• Jenny Stallard

Out Of Office Feels

So I’ve gone away for a few days. To a friend’s wedding, in Italy. Definitely an event I’d like to focus on, rather than work! Which meant that I tied up all the loose ends I needed to, told people who needed to know I was away, and set the out of office. Simple, done. Nothing more to say, right?


Well. We all know that’s not true, especially when you’re freelance!


When we work in a staff job, setting the out of office is the final hurdle of what’s usually a busy day finishing off bits of work, but then that final flourish, pressing ‘save’ on the message, joyfully knowing you’ve set someone else’s name as a contact to deal with your urgent messages while you’re away. Happy days.


When we’re freelance, there’s usually no other person to delegate those urgent emails to.

And, much as we want to, we struggle, I think, to set an OOO, as they’re known. Because we worry. We worry we’ll miss out on some work, a new client, that million pound commission (if that’s ever happened, I’d like to know about it!)


Lately, I’ve been getting more and more Out Of Office notifications as commissioning editors go on holiday. I’m sure there’ll be more in August, too. Fair play – it’s holiday time, right? But why, then, as a freelancer, do we find it often so hard to set our own out of office?

And when we do, why are we unable to stick to the words we have typed in it? Go on, you’ve set your OOO then checked emails while away, right? Straining to see the screen while a hire car or train goes along the Amalfi Coast/French sunflower fields/Wales/Cornwall and instead of watching the scenery or playing some travel scrabble, you are staring at an email about something that really could wait.


The thing here is, we can set the OOO and the person emailing can accept it and wait till we’re back but… can WE? Can we obey our own out of office, and not check our emails, or send one back? Because if we do engage, we’re essentially saying ‘that’s not really true, I am available’. And it gives people licence to interrupt us, when we’d asked them not to. It’s no surprise, on reflection, that often clients and editors are confused when I set a message saying ‘I’m not around for three days’ and then reply to an email – basically saying ‘I am around, actually, for you…’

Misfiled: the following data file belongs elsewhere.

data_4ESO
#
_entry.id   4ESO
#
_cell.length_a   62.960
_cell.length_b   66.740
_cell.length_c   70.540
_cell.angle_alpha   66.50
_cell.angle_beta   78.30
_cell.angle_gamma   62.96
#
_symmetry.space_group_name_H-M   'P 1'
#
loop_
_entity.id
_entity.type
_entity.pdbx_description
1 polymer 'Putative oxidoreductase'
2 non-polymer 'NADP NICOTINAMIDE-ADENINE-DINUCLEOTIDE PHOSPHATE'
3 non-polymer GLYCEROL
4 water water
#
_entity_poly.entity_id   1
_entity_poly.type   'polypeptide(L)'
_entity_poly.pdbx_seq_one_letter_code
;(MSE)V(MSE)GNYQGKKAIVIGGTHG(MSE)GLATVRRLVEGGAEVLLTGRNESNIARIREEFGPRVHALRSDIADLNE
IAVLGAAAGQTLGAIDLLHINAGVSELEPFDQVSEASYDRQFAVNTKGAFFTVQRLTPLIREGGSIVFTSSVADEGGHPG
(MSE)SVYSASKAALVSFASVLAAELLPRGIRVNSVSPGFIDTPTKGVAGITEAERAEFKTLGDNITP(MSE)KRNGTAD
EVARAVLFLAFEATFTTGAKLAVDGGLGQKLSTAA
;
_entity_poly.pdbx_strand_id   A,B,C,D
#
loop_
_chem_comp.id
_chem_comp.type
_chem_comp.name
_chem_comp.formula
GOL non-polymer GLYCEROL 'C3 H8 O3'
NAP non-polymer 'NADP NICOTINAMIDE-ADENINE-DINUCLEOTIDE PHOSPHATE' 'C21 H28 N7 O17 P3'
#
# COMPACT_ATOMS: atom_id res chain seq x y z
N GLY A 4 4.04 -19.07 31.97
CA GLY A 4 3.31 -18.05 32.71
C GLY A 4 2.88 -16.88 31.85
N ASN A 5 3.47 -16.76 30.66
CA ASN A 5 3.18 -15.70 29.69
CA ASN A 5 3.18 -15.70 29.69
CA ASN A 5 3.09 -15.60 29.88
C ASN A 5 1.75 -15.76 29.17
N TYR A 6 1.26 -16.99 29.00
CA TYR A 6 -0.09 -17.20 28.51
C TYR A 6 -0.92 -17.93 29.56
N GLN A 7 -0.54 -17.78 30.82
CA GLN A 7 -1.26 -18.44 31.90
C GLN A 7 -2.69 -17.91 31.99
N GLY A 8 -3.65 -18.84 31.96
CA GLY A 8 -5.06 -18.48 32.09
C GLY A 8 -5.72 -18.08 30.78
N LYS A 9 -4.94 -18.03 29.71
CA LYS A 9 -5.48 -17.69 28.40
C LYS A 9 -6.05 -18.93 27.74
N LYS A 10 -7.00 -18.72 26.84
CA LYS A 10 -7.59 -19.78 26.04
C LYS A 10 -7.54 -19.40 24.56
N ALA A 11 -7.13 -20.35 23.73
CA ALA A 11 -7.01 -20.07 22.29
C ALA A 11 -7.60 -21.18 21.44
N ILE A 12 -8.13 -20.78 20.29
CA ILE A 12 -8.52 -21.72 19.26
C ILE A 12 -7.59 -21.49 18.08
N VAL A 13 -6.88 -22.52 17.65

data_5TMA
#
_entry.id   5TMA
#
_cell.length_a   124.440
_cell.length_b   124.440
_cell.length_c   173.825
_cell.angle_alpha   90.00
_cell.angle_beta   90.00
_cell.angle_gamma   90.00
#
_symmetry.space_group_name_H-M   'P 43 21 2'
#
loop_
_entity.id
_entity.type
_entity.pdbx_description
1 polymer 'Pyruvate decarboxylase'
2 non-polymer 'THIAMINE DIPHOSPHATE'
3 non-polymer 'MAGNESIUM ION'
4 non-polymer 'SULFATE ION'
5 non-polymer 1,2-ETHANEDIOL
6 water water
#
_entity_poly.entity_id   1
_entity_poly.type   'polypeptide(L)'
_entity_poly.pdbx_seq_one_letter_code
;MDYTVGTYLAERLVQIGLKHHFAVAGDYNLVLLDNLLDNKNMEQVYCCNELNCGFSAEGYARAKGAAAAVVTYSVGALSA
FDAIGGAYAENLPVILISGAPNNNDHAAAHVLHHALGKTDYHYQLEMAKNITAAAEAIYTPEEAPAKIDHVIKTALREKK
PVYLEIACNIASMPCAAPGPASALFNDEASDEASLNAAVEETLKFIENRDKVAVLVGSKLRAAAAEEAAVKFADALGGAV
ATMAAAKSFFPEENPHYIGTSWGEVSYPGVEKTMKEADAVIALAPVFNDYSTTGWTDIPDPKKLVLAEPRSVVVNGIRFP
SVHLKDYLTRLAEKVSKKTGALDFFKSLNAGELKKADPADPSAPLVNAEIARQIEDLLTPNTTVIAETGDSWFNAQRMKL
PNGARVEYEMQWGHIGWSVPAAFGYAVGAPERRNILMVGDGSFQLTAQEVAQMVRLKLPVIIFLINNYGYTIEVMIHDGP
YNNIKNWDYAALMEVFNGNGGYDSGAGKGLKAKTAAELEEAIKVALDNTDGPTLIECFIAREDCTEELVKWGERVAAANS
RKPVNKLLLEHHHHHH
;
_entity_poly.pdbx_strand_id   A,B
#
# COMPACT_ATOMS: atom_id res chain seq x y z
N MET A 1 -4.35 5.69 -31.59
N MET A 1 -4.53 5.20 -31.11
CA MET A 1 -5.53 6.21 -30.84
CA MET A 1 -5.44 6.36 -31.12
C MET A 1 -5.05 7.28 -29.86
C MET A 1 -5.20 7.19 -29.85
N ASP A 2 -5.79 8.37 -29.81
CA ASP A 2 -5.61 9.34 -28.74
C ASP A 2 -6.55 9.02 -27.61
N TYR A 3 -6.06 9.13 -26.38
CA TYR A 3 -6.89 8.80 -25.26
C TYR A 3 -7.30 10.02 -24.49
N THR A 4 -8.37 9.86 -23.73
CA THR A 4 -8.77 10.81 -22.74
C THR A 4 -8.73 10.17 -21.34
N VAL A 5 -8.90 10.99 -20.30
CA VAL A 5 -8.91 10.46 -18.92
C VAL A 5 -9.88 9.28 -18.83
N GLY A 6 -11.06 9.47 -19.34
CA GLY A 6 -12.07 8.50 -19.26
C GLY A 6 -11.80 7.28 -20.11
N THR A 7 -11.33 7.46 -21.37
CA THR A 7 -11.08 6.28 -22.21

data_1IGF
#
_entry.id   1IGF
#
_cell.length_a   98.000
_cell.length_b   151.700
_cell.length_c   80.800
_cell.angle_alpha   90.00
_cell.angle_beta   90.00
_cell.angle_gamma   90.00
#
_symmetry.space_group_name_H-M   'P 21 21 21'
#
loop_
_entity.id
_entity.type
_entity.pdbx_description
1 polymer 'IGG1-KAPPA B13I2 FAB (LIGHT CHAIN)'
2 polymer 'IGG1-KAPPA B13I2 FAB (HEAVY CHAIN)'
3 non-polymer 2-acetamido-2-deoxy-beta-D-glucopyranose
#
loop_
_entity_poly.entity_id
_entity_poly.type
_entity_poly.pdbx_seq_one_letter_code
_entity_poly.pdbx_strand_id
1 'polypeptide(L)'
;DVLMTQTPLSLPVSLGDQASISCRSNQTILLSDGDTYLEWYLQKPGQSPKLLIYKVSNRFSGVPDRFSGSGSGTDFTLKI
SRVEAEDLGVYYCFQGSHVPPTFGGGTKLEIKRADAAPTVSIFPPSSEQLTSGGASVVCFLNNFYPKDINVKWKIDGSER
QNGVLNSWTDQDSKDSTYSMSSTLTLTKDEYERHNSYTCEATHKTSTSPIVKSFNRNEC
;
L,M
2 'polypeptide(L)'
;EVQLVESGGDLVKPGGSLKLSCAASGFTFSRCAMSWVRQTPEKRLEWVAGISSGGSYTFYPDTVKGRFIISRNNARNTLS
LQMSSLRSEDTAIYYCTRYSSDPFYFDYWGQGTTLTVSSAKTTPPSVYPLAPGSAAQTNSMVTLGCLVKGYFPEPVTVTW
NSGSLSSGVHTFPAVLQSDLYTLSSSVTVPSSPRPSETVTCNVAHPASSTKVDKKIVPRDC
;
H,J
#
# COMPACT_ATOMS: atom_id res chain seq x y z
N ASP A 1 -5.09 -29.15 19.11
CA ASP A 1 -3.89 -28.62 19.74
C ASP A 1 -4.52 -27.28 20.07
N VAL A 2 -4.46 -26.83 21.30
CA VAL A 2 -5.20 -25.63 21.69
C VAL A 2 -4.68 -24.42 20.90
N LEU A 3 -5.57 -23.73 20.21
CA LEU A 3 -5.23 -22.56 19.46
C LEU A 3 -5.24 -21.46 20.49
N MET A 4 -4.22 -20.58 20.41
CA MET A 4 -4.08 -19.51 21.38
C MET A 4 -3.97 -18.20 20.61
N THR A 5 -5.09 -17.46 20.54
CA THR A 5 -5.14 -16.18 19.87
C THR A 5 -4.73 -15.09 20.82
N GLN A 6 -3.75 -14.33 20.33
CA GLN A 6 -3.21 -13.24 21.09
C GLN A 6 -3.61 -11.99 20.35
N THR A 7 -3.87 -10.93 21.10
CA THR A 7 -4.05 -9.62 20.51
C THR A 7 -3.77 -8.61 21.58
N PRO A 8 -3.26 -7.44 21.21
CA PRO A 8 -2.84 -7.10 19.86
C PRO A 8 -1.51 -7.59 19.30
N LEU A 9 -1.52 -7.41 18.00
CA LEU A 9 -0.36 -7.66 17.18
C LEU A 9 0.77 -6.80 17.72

It gives them a power they don’t need, and it can be really debilitating to our mental health.

This has happened to me. I engaged with an editor on an edit last year, when I was away on a walking holiday in the Lake District. I think the second to last straw was trying to respond to a message halfway up Catbells (Wainwright never had to deal with this kind of thing!) and then a huge bout of tears as more ‘desperate’ ‘urgent’ messages came through at a friends’ wedding at the end of the week.


But was it, on reflection, the editor’s fault? I hadn’t said I was away until the day I set the OOO. Should I have managed their expectations? I think yes, I should.

I also think I should have been stricter. It’s ok to say ‘I’m out of office’, if you’ve told them. If there is a deadline that week that they only tell you about on the day you say you’re going away, then that needs to be managed between you. It’s not a ‘they set the deadline and you have to jump no matter what’ scenario.


That’s hard in journalism, as it often is, though! If an editor decides it’s time to work on a piece, sometimes they just think you’ll be ready to jump on it, too.

But I do find if I forewarn, and say I’m away, then I can fall back on that. If I say to someone today that I’m away for three days and they THEN say ‘but we were going to pubish your piece while you’re away’ then is there some responsibility on their part to have said that when they commissioned?


We’re all only human, and I digress. My point here, is that if we set an OOO there need to be two things in place: You need to stick to it, and you need to have everything sorted before you go. But oh, doesn’t setting it bring up the FEELS? Course it does.